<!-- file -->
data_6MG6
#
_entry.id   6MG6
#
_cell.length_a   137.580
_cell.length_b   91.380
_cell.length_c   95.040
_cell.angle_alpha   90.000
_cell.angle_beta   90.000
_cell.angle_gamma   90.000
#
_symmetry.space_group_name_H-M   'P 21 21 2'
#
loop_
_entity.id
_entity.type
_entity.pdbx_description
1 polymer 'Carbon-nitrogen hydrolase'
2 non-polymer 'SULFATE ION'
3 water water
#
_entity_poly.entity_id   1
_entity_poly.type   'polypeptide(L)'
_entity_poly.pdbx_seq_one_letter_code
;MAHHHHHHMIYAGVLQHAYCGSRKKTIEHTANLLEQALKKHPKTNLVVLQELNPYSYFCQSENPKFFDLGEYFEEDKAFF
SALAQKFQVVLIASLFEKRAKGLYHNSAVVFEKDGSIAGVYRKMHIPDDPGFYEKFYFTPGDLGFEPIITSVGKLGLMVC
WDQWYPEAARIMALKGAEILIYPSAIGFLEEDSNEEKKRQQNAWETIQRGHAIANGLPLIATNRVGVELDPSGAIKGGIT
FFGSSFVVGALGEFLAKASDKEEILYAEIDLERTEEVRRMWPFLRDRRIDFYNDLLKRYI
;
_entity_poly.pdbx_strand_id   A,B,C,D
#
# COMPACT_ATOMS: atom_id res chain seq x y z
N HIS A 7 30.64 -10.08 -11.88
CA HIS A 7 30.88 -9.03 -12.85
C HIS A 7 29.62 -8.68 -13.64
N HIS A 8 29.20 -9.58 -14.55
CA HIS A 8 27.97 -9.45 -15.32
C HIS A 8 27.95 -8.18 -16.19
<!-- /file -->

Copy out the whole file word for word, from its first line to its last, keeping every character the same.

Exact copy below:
data_6MG6
#
_entry.id   6MG6
#
_cell.length_a   137.580
_cell.length_b   91.380
_cell.length_c   95.040
_cell.angle_alpha   90.000
_cell.angle_beta   90.000
_cell.angle_gamma   90.000
#
_symmetry.space_group_name_H-M   'P 21 21 2'
#
loop_
_entity.id
_entity.type
_entity.pdbx_description
1 polymer 'Carbon-nitrogen hydrolase'
2 non-polymer 'SULFATE ION'
3 water water
#
_entity_poly.entity_id   1
_entity_poly.type   'polypeptide(L)'
_entity_poly.pdbx_seq_one_letter_code
;MAHHHHHHMIYAGVLQHAYCGSRKKTIEHTANLLEQALKKHPKTNLVVLQELNPYSYFCQSENPKFFDLGEYFEEDKAFF
SALAQKFQVVLIASLFEKRAKGLYHNSAVVFEKDGSIAGVYRKMHIPDDPGFYEKFYFTPGDLGFEPIITSVGKLGLMVC
WDQWYPEAARIMALKGAEILIYPSAIGFLEEDSNEEKKRQQNAWETIQRGHAIANGLPLIATNRVGVELDPSGAIKGGIT
FFGSSFVVGALGEFLAKASDKEEILYAEIDLERTEEVRRMWPFLRDRRIDFYNDLLKRYI
;
_entity_poly.pdbx_strand_id   A,B,C,D
#
# COMPACT_ATOMS: atom_id res chain seq x y z
N HIS A 7 30.64 -10.08 -11.88
CA HIS A 7 30.88 -9.03 -12.85
C HIS A 7 29.62 -8.68 -13.64
N HIS A 8 29.20 -9.58 -14.55
CA HIS A 8 27.97 -9.45 -15.32
C HIS A 8 27.95 -8.18 -16.19